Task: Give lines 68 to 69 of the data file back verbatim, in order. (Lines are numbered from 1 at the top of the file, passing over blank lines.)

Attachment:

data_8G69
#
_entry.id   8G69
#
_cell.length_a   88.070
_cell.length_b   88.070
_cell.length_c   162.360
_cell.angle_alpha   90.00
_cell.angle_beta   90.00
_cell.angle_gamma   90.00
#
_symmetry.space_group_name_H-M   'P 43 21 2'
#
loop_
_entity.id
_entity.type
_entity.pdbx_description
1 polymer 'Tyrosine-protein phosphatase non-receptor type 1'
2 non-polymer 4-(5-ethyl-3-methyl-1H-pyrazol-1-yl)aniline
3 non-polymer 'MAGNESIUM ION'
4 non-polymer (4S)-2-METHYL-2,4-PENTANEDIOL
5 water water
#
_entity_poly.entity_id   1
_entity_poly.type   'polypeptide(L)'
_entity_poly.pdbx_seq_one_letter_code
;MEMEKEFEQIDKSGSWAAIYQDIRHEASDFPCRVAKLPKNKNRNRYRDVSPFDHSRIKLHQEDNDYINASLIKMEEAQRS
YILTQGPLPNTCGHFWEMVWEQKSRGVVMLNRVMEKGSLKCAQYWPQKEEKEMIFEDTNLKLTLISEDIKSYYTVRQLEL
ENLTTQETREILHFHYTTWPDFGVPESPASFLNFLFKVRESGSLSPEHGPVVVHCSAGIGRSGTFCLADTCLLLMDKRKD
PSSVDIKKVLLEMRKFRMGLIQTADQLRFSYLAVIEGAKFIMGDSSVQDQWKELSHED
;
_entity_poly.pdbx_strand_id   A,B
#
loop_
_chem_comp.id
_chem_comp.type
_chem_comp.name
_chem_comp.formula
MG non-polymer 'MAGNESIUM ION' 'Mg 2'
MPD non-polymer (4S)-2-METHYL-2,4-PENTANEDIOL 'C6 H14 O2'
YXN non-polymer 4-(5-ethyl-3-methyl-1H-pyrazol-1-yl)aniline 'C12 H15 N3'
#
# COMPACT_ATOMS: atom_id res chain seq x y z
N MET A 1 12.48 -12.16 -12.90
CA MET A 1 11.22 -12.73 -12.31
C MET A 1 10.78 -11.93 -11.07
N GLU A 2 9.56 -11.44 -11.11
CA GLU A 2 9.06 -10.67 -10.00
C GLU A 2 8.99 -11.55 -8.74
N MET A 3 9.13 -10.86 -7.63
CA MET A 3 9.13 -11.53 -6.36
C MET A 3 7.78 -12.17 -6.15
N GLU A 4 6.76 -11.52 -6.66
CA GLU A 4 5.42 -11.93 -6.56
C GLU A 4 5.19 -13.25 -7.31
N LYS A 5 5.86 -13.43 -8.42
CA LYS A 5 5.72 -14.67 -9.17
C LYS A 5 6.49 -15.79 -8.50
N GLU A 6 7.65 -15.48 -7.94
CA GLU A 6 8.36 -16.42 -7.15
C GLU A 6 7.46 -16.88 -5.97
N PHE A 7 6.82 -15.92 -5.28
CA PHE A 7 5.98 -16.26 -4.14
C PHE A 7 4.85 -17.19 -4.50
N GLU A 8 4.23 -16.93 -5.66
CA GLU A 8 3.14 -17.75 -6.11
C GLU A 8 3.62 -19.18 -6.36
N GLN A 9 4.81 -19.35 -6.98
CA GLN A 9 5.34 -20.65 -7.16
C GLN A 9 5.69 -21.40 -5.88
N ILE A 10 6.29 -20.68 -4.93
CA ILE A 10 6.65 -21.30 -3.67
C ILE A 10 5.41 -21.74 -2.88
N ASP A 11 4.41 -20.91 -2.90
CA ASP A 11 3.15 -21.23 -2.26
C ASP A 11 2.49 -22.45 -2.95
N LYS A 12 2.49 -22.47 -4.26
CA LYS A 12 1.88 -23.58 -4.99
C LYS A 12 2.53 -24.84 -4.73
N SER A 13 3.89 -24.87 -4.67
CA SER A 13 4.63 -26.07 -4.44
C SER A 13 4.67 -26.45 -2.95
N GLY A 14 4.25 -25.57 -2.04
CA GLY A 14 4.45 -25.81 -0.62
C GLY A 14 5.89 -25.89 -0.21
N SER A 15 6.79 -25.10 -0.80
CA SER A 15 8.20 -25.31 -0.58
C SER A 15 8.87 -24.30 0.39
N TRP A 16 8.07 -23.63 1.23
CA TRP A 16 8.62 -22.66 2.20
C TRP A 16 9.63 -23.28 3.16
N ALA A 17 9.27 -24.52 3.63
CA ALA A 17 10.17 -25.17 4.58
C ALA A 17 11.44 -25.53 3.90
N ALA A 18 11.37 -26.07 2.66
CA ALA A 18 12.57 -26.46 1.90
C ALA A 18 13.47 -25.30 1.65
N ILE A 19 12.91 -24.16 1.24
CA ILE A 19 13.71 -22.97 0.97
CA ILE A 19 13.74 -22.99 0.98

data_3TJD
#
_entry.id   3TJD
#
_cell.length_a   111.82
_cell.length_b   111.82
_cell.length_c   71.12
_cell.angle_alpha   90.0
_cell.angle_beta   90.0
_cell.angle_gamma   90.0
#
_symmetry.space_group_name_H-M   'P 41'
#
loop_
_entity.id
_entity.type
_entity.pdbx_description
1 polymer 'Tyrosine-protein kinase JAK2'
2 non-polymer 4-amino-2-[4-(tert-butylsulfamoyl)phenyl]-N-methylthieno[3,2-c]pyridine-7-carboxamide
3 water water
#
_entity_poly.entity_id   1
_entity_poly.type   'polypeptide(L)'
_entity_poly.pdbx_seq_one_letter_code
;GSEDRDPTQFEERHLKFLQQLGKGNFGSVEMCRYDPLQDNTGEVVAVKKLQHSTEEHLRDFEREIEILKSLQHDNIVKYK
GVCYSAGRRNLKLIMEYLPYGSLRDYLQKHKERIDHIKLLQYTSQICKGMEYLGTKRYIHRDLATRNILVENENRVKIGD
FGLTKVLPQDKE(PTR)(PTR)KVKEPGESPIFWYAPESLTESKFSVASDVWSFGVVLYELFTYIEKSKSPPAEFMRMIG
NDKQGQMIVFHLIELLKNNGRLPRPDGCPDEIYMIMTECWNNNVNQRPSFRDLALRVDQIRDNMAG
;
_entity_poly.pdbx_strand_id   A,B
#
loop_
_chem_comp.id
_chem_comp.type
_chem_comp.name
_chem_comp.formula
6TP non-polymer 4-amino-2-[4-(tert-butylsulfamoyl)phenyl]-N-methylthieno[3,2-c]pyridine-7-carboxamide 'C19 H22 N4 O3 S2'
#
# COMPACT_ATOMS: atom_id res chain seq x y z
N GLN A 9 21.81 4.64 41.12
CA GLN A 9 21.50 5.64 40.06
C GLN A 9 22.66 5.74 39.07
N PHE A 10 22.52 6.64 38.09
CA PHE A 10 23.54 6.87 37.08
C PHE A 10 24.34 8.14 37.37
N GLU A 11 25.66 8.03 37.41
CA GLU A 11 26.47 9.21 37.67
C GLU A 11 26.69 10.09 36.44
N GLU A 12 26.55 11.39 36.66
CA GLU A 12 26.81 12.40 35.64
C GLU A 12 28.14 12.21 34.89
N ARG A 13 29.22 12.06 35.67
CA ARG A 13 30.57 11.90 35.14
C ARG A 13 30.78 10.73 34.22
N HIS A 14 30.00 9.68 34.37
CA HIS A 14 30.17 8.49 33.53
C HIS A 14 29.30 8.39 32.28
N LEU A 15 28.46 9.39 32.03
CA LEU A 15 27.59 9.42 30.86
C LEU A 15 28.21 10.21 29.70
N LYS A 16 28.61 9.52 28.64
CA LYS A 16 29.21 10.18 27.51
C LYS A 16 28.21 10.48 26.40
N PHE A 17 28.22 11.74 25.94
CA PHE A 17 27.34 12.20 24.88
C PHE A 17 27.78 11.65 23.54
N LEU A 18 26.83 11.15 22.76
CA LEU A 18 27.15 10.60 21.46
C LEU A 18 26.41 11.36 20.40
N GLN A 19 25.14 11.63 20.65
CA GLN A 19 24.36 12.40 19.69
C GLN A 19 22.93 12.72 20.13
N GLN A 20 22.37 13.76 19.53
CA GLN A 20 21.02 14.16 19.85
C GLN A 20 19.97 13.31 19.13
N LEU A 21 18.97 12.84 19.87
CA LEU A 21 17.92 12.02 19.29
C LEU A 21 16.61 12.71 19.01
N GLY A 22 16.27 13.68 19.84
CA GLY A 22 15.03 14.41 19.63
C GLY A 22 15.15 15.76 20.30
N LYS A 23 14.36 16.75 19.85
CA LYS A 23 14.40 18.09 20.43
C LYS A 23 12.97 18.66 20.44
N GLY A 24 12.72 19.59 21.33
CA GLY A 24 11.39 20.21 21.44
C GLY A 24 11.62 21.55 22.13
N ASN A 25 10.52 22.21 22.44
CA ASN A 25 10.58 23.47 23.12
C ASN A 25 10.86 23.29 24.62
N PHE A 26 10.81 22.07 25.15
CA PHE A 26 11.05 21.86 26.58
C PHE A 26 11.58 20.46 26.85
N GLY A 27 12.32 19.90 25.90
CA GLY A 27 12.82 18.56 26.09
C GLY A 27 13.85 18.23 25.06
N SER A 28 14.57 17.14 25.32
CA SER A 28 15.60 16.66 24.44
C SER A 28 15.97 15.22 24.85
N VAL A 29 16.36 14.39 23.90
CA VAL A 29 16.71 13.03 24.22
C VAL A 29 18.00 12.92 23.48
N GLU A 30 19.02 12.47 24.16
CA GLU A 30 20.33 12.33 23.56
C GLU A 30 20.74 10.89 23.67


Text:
N GLN A 9 4.81 -19.35 -6.98
CA GLN A 9 5.34 -20.65 -7.16